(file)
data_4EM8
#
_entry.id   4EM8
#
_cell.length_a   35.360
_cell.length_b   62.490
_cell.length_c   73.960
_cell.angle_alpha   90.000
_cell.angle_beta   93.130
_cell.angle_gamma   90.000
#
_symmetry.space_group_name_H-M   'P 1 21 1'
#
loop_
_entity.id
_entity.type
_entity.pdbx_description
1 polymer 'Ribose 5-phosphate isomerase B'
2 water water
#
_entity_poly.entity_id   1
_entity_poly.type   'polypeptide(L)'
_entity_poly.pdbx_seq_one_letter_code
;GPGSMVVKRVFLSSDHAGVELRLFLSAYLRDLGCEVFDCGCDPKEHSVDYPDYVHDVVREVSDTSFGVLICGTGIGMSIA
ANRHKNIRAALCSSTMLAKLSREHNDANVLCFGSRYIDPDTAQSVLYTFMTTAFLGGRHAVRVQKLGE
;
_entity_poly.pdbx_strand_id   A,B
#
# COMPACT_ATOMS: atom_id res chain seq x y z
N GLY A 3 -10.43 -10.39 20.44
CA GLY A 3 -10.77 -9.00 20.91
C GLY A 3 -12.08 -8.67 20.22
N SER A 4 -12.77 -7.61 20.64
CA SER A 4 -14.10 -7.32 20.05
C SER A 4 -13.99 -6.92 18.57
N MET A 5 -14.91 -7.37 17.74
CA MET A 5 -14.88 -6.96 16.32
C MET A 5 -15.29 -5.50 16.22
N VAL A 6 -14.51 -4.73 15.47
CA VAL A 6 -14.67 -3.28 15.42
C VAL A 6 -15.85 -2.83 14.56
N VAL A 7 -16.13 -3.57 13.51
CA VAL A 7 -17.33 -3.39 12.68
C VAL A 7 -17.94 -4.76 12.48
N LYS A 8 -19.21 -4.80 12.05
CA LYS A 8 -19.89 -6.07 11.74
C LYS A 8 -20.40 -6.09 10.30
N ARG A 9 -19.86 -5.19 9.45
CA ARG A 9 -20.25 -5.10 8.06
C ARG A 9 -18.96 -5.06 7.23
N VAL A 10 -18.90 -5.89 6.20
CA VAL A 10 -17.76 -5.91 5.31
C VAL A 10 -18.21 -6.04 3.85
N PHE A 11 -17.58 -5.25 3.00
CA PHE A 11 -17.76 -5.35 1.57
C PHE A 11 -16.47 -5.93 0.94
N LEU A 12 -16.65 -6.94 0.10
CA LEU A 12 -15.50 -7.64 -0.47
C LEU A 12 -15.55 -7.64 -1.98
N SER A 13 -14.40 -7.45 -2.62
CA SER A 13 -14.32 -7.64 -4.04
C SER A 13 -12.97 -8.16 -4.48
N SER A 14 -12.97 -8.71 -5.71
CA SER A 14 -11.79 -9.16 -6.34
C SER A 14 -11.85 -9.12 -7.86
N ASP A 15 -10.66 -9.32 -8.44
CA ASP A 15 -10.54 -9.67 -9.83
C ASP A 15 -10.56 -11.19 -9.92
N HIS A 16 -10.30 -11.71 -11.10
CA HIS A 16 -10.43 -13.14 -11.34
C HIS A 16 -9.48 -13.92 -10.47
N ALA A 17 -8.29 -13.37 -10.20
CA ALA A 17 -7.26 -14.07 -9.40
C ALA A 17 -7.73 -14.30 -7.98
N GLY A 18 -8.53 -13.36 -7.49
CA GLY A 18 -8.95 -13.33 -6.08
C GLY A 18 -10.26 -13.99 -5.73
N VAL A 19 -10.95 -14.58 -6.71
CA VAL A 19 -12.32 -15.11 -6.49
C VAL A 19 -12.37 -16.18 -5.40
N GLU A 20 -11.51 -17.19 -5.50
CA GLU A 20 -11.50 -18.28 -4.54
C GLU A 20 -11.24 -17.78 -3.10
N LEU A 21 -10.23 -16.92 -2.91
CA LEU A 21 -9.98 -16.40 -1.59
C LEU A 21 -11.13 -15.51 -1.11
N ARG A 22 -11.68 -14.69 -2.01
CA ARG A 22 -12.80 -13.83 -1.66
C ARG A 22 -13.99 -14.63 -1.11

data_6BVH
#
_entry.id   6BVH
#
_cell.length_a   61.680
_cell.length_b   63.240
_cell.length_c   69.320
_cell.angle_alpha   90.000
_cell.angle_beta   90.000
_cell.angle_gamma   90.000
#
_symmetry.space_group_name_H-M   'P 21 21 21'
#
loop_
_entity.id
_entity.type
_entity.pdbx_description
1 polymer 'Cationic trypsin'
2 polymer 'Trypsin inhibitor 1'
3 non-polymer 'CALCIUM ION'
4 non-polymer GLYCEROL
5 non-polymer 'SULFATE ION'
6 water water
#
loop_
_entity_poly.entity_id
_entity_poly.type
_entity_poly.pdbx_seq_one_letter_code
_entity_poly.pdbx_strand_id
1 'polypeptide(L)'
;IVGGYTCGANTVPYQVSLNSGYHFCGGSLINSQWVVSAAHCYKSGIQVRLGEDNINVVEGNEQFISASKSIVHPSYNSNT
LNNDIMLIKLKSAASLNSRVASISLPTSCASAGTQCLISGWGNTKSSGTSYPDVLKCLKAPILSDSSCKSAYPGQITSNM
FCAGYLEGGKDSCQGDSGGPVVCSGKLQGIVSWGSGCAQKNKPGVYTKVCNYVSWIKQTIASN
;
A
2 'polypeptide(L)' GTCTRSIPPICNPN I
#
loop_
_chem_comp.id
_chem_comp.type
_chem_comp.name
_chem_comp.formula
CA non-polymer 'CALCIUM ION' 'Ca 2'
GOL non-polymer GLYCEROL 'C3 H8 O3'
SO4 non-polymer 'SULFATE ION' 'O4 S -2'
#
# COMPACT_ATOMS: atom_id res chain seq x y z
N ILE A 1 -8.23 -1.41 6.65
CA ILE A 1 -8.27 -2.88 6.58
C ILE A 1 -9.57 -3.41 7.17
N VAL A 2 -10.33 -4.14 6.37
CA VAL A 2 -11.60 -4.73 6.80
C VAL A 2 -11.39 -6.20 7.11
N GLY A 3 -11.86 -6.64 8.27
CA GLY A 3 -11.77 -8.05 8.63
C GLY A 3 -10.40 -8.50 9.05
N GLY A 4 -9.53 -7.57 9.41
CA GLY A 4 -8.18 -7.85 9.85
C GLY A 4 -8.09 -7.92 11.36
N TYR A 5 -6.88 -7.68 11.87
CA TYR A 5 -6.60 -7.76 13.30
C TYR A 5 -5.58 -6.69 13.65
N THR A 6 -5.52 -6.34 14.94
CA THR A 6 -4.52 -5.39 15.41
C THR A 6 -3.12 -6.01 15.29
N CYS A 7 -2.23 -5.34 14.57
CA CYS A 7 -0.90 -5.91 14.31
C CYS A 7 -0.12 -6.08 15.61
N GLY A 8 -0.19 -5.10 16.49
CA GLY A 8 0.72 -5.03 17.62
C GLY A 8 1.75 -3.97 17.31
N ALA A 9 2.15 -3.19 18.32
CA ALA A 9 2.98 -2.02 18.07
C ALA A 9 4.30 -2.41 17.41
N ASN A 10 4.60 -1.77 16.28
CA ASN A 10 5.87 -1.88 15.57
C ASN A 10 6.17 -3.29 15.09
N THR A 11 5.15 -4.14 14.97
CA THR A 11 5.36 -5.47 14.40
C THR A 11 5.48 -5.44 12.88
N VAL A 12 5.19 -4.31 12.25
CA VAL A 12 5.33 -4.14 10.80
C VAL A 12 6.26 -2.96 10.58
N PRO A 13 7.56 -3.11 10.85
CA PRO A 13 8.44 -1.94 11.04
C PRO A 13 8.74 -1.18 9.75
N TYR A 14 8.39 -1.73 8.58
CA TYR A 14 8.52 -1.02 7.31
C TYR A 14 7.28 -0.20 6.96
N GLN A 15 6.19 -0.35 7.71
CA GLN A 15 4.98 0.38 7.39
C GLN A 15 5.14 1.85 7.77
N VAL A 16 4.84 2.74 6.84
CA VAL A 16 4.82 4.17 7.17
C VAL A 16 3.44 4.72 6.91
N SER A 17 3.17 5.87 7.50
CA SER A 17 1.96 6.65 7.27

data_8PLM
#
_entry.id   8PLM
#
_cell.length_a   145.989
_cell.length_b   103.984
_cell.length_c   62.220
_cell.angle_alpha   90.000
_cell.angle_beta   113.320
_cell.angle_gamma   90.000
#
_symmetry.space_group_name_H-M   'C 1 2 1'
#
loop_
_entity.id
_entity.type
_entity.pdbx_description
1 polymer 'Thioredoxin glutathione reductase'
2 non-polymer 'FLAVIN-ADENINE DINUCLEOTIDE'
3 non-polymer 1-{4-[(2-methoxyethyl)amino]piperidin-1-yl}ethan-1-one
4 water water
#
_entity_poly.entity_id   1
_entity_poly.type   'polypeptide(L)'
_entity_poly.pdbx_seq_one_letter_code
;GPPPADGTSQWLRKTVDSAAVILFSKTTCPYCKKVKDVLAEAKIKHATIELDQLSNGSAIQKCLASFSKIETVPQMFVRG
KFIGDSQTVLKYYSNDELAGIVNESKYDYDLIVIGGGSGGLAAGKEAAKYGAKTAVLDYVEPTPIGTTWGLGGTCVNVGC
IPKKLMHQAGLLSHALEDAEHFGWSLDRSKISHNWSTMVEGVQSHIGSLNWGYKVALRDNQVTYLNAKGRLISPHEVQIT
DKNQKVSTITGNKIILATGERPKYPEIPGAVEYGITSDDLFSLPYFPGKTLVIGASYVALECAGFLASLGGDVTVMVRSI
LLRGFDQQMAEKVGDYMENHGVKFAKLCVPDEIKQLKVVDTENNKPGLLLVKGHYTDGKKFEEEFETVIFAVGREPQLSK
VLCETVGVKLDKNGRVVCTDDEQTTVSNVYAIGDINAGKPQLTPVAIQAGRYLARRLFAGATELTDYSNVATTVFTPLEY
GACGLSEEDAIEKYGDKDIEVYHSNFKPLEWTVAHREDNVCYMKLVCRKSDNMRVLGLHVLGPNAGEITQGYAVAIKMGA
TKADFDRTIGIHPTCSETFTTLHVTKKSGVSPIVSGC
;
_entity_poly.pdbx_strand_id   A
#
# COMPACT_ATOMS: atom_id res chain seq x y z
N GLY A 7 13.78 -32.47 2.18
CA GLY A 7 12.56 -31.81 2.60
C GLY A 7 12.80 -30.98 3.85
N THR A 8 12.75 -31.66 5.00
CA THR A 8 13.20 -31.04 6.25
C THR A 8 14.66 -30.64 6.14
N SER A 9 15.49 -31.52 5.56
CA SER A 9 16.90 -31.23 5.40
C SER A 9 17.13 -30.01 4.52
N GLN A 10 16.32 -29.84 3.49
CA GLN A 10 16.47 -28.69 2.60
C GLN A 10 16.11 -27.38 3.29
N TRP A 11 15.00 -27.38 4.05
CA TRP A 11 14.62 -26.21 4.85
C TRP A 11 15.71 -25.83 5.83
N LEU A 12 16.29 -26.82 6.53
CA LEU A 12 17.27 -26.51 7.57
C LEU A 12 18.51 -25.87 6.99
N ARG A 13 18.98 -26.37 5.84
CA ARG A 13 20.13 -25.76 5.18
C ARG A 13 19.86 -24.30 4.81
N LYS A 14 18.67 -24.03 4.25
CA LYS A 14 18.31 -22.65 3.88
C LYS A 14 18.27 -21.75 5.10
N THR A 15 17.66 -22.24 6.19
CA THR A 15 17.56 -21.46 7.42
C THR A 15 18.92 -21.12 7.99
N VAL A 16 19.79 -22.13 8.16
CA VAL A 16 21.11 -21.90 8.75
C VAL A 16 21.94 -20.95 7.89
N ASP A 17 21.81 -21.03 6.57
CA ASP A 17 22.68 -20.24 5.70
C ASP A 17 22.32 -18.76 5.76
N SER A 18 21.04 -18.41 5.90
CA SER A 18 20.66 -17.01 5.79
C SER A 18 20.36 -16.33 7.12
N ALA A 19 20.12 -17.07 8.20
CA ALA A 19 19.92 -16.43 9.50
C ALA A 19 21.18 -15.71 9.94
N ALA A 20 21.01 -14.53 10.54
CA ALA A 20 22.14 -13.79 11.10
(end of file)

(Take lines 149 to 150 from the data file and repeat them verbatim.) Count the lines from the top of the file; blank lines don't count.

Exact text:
N TYR A 5 -6.88 -7.68 11.87
CA TYR A 5 -6.60 -7.76 13.30